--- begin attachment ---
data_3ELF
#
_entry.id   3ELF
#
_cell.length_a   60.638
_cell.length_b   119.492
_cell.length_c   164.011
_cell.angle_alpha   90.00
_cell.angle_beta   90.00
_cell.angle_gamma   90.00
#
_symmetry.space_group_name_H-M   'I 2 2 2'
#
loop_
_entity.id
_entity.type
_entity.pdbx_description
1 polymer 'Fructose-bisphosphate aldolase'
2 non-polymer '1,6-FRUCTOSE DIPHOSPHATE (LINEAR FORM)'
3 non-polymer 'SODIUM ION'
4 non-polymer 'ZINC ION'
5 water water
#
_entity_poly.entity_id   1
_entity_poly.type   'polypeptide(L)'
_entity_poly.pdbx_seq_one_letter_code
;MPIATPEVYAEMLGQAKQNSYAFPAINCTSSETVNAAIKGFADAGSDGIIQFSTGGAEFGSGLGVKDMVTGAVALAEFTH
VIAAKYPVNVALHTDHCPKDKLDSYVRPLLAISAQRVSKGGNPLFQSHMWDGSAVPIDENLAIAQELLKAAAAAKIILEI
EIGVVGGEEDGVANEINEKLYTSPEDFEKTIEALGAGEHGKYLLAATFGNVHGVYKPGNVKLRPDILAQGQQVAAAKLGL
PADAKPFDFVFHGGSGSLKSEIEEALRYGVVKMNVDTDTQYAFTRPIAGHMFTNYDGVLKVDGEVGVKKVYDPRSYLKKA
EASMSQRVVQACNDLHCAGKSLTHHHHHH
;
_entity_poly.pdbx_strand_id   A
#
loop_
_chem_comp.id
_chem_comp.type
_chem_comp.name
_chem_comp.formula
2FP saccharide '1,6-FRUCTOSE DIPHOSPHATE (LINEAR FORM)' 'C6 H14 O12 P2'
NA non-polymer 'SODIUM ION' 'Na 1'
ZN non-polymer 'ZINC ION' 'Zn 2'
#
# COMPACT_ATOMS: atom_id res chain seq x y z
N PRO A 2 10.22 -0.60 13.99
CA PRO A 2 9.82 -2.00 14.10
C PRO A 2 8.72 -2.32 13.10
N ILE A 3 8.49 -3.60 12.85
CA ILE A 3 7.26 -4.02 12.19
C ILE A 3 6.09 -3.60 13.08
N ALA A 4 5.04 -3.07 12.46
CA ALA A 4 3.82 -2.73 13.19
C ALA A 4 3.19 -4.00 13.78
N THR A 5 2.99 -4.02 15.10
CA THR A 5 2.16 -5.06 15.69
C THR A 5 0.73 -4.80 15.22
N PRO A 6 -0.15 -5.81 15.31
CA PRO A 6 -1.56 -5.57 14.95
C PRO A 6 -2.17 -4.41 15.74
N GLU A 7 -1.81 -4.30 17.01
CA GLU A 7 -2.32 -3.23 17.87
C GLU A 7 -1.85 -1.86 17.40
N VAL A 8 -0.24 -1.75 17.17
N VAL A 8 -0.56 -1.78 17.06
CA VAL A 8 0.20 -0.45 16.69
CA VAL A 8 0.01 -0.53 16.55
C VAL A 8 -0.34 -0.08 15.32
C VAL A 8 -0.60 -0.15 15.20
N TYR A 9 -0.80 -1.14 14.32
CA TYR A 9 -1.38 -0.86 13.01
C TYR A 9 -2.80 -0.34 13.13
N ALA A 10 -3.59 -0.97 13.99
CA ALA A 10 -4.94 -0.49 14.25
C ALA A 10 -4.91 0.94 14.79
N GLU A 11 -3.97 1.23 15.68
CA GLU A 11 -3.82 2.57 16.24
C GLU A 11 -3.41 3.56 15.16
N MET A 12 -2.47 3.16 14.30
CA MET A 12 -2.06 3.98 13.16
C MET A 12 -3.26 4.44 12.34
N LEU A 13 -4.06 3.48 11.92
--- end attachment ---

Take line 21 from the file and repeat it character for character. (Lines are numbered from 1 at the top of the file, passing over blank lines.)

4 non-polymer 'ZINC ION'